November 12, 1999
The growing sport of mountain climbing may seem extreme to the average person, but to the 5,500 members of the American Alpine Club, it is a way of life. Movies such as Everest and K2 personify their weekend adventures, not just special-effects attractions. This weekend, climbers young and old traveled to D.C. for the club’s annual meeting.
As we walked into the registration area, the number and caliber of world-class climbers amazed us. Everyone wanted to share details of their latest adventures. With so much energy flowing among them, it was hard for these two GW students to keep up.
The event was a three-day program of impressive presentations of the expeditions the esteemed climbers completed in the past year. Each presentation included mind-blowing photographs of the remote locations that drew these adventurous souls. The photographs illustrated the power, grace and beauty of areas such as Mt. Everest and the Karakoram mountain range in Pakistan – places that average people only dream about visiting.
On Friday night, the event jumped into motion with a presentation by Eric Simonson, leader of the 1999 Mallory & Irvine Research Expedition on Mount Everest. George Mallory and Andrew Irvine were the first climbers believed to have reached the roof of the world in 1924. Unearthing clues as to whether the two men actually achieved the summit was the purpose of the 1999 expedition. Simonson presented images of momentous discoveries, such as the surprisingly well-preserved body of Mallory and a few pieces of their equipment.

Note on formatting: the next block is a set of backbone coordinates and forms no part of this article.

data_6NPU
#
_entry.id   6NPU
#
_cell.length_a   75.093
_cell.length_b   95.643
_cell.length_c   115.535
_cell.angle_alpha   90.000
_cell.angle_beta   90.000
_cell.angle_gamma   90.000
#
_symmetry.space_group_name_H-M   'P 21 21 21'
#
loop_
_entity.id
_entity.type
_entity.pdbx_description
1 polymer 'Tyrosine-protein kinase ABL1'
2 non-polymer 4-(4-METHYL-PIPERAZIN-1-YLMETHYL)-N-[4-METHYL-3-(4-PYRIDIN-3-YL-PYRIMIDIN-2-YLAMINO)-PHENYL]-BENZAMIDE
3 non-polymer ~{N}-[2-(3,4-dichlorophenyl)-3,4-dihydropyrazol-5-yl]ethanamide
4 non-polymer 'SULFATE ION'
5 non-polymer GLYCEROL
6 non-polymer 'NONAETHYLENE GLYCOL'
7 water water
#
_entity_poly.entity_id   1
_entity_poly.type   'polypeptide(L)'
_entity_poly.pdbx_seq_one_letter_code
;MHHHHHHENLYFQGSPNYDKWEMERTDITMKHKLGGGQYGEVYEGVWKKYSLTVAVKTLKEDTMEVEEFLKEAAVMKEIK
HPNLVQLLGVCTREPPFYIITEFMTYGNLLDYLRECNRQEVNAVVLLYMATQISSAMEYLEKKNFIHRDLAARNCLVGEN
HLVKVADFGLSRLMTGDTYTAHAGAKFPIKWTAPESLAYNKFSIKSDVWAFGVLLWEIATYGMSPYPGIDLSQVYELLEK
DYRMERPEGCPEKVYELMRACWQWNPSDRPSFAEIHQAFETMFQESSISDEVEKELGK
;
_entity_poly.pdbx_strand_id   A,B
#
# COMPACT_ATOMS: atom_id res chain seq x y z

Saturday morning opened with a chillingly realistic video, The Bat. The video illustrates the fear of falling on a climbing rope in the early 1960s, before modern advances in climbing equipment, through the eyes of two British climbers. This was followed by a presentation from charismatic Californian Steve Schneider. Schneider’s presentation described his insane, partially solo climb on a 3,000-foot granite wall in the Patagonia range of South America. He sprinkled his talk with witty comments about the greatness of climbing, a view shared by everyone in the room.
The event would not have been complete without commentary on climbing through the eyes of Bobbi Bensman, one of the best female climbers in the world. Bensman stressed the importance of recognizing the equality of male and female climbers in the climbing community.
We were able to speak to many of the climbers, all of whom were full of warmth and encouragement for young people to become a part of the sport. In the words of Dougald MacDonald, editor of Rock and Ice magazine, Climbing is something everyone can do. It’s so easy for young people to get involved with these days.
This article appeared in the November 15, 1999 issue of the Hatchet.